Cells were suspended in SCM with 50% Matrigel (growth factor reduced, Corning, Cat# 356231) and 150 cells/20 μL/well was seeded into standard or clear-bottomed 96-well culture plates (μClear Plates, Greiner or CellCarrier-96 Ultra, PerkinElmer), centrifuged at 1200 rpm for 3 min at 4 °C, and polymerised at 37 °C. The cell number was reduced to 75 cells/20 μL/well for whole mount immunostaining when 3D cultures were 7 and 10 days old. The wells were pre-coated with 20–30 μL of 50% Matrigel solution. Finally, 200 μL of SCM supplemented with 1 mM NAC (Merck) was applied and the plates were incubated at 37 °C under 5% CO2 for stemCO culture. For diffCO culture, ΔEFHI medium was used in place of SCM and incubated at a 5% O2, 5% CO2 atmosphere. The medium was replaced every 2–4 days. 3D culture growth was measured using CellTiter-Glo 3D assay (Promega) after solubilizing Matrigel with dispase (Dispase I, FUJIFILM Wako Pure Chemical). For Notch signal modification, 20 μM JAG-1 peptide (AnaSpec), 10 μM DAPT (Selleck Chemicals), or DMSO control was added to the culture on Day 3, and the medium was replaced every 2–3 days. In experiments for switching culture conditions or long-term 3D cultures, stemCO or diffCO were collected by pipetting, treated with dispase, and fragmented by syringing using a 25- or 27-gauge needle for passage. Bright-field images were obtained with an inverted microscope (IX83, Olympus).
The lung and liver of NOG mice engrafted with PLR123 cells were fixed with 4% paraformaldehyde (PFA) at 4 °C for 24 hours and embedded in paraffin by the AMeX method39. Thin sections were prepared for immunofluorescence and histopathological examination. In the intravenous injection model, there was sufficient tumour tissue for histopathological analysis in the hematoxylin and eosin (HE)-stained slides for all 5 animals, and for immunofluorescence analysis in 3/5 animals. Histopathologically, HE slides were prepared and read under a light microscope. A detailed examination of the morphological difference between the tumours in the lung and liver was carried out for the intravenous injection model. A differentiation grade was designated by the difference in histopathological features as follows: 1, clusters of cells with no duct formation; 2, clusters of cells with small duct-like structures, with unclear apicobasal polarisation of tumour cells; 3, clear formation of ductal structures, with clear apicobasal polarisation and differentiation to villus enterocytes and goblet cells; 4, ductal structures that mimic intestinal lumen, with villus enterocytes, goblet cells, and also necrosis of tumour cells. The percentage of area for each grade was determined and multiplied with the grade number. Then the product for each grade was added, and the sum was designated as the histology score for each animal. For immunofluorescence staining of LGR5 the tyramide signal amplification method was applied. Briefly, an anti-human LGR5 antibody (Clone 2U2E-2)8 was applied as the primary antibody, followed by a labeled polymer reagent (EnVision+ Single Reagents, HRP. Mouse, Agilent) as the secondary antibody, and visualised by Alexa Fluor 488-labeled tyramide (Thermo Fisher Scientific). The slides were also stained with DAPI (Thermo Fisher Scientific). A Nikon A1 + confocal microscope (Nikon) was used to examine the slides, according to the method described by Yamazaki et al.40. In the intravenous injection model, LGR5 positivity was further evaluated by the following scoring method: Images of a representative area (211 × 253 μm) for tumours in the lung and liver for each case were selected. The total number of tumour cells in each area was determined by counting the number of tumour cell nuclei. The positivity of LGR5 cells was graded as 0, negative; 1, positive (small dotty staining in the cytoplasm of tumour cells); 2, strong positive (large patchy staining in the cytoplasm of tumour cells). The density of cells for each grade was calculated as the ratio to the total number of tumour cells. An LGR5 score was designated as the sum of cell density × LGR5 grade.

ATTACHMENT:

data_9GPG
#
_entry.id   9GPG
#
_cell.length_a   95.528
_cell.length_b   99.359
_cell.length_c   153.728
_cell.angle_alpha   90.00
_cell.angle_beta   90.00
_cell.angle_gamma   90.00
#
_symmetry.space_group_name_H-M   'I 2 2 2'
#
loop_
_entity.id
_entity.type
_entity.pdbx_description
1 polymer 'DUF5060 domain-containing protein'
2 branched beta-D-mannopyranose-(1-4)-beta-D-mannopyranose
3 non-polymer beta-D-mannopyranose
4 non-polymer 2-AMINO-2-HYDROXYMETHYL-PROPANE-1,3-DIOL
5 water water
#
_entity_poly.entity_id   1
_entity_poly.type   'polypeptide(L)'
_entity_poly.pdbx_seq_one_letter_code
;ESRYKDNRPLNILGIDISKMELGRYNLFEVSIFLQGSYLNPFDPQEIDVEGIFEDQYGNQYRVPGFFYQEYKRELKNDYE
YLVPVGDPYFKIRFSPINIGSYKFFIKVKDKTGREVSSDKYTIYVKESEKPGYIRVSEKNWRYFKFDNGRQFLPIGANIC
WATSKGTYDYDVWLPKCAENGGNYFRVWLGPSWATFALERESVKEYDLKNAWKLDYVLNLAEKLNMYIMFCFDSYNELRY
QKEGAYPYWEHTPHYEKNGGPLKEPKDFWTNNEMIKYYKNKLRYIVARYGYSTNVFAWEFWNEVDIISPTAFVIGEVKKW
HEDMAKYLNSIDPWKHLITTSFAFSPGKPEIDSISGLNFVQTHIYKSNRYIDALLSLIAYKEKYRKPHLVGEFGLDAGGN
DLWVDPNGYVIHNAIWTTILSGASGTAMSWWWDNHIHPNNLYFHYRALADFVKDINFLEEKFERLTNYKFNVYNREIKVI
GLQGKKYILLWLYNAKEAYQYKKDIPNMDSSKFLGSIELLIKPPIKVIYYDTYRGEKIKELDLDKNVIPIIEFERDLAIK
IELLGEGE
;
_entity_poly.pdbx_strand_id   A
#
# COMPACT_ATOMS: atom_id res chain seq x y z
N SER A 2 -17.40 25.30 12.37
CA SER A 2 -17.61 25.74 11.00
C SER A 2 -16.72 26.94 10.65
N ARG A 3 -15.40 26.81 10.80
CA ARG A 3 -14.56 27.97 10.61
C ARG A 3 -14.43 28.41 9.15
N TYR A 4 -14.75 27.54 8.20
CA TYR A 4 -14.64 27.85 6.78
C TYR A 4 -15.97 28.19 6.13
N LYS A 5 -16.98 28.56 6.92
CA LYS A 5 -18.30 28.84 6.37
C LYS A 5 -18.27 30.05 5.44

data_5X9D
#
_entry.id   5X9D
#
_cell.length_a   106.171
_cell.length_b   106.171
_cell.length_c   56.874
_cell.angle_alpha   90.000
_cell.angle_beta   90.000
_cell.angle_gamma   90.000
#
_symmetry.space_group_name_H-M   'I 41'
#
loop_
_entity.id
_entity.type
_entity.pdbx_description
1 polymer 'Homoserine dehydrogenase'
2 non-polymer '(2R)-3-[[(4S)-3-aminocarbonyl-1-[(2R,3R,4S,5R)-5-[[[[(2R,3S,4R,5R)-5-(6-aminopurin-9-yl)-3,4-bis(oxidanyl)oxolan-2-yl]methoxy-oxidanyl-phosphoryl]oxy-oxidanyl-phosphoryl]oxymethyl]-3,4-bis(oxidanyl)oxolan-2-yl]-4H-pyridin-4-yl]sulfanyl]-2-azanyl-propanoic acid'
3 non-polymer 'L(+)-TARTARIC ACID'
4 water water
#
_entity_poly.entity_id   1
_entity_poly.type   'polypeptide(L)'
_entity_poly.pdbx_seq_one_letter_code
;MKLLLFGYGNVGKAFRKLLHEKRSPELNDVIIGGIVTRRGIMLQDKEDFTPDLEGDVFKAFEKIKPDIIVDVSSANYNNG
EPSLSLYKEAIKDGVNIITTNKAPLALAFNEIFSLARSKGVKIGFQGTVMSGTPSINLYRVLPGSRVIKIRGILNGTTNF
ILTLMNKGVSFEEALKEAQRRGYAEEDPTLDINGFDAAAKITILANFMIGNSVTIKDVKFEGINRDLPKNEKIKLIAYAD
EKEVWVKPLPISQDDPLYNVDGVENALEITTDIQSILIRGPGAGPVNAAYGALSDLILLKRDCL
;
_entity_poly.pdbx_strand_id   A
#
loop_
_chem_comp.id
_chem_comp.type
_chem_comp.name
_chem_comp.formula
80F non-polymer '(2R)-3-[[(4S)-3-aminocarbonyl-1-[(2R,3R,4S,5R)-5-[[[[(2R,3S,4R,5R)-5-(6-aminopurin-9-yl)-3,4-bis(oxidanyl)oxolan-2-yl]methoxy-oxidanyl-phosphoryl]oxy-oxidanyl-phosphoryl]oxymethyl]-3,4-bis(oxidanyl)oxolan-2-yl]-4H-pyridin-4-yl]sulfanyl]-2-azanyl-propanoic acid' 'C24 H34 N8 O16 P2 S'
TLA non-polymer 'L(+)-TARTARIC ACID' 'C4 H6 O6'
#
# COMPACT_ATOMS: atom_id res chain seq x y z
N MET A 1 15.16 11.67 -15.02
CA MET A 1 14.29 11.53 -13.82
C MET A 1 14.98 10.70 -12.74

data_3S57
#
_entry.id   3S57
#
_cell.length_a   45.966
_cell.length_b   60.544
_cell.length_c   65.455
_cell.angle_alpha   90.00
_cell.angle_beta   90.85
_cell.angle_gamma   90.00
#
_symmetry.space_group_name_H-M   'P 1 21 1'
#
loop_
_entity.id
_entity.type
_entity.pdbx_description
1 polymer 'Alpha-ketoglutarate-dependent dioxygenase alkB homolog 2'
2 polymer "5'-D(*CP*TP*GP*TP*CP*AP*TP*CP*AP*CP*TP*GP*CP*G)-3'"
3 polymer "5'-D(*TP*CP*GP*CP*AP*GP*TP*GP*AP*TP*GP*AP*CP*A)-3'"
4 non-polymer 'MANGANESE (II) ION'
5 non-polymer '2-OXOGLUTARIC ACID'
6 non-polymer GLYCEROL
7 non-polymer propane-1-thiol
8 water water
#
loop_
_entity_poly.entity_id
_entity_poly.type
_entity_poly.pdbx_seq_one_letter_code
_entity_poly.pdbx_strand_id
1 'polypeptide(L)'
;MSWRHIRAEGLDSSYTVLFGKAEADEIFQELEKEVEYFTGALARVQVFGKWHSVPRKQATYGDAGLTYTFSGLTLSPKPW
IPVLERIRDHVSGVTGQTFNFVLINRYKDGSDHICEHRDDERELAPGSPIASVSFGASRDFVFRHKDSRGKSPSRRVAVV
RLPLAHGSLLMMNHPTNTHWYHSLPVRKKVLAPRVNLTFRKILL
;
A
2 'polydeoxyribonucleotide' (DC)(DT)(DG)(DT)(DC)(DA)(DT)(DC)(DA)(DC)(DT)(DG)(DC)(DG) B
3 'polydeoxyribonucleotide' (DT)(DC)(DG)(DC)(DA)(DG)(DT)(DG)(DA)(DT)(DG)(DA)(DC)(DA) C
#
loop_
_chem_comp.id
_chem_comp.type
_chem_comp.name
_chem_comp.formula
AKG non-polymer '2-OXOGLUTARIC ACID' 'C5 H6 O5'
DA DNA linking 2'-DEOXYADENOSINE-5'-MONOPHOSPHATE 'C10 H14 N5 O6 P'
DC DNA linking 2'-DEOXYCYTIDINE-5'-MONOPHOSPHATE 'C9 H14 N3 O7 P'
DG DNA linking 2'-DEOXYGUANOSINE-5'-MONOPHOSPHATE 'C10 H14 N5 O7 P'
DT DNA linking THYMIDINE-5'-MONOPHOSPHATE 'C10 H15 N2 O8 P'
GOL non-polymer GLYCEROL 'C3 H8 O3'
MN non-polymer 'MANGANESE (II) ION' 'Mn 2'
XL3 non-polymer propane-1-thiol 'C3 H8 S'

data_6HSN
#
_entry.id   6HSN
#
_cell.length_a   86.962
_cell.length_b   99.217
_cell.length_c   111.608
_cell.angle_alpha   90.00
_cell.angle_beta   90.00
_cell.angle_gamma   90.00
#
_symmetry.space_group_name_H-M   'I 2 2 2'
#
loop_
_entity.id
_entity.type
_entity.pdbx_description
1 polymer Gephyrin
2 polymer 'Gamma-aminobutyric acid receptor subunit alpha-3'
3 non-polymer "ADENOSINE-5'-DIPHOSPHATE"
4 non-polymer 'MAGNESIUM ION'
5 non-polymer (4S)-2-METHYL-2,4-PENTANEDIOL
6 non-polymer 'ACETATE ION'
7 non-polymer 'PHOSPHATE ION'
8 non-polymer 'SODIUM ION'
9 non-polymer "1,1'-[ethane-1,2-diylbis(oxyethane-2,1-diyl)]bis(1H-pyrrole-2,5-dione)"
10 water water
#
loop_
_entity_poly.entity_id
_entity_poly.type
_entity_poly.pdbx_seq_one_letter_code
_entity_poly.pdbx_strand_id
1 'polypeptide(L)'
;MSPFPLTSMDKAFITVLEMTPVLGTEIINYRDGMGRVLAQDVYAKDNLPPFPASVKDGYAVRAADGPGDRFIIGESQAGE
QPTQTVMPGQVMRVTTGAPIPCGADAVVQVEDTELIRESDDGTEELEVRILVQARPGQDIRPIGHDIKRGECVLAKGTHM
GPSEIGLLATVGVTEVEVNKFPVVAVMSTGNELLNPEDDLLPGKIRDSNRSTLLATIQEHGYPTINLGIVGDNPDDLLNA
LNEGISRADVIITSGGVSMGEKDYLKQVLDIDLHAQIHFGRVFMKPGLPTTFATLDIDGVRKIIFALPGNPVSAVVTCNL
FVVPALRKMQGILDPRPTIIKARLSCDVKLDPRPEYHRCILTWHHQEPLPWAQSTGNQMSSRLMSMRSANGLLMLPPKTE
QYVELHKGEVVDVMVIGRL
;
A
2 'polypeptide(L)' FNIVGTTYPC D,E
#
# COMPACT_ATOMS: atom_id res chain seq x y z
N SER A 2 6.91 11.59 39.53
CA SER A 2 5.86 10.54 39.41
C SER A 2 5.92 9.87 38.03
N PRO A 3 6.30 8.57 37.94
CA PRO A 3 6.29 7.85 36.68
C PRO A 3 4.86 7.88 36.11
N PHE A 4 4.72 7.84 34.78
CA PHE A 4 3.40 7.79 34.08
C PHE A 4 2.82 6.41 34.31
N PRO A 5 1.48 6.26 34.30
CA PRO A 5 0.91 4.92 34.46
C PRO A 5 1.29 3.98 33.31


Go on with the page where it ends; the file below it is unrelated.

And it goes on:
For evaluation of 3D cultures, paraffin blocks of stemCO and diffCO were prepared using a method described previously41. Briefly the 3D cultures were fixed with 4% PFA at room temperature for 30 min and Matrigel was mechanically dissociated by pipetting. Then the organoids were collected, and embedded in paraffin by the AMeX method. HE slides were prepared for all samples. Additionally, an Alcian blue-periodic acid-Schiff (AB-PAS) reaction method, immunohistochemical staining for Ki-67, and immunofluorescence staining for LGR5 were also carried out. Briefly, for AB-PAS, 1% Alcian blue solution (pH 2.5, Muto Pure Chemicals) and Schiff’s solution (Muto Pure Chemicals) were used. For immunohistochemical staining of Ki-67, a polymer method was carried out as previously described41. Briefly, an anti-human Ki-67 antibody (Clone MIB-1, Agilent) was applied as the primary antibody after antigen retrieval in Target Retrieval Solution (Agilent). A labeled polymer reagent (EnVision+ Single Reagents, HRP. Mouse, Agilent) was applied as the secondary antibody. Isotype-matched control antibody was applied as negative control. The slides were counterstained with hematoxylin, read under a light microscope, and whole digital slide images were obtained with a virtual microscopy system (Aperio AT2, Leica Biosystems). The images were analyzed for Ki-67 labeling index using the Halo software (v2.3.2089.34, Indica Labs) and Indica Labs cytonuclear v1.6 algorithm (Indica Labs). The total number of cells evaluated was 1765 for stemCOs, and 9156 for diffCOs. For the immunofluorescence observation of LGR5, the method used for the NOG mouse models was applied.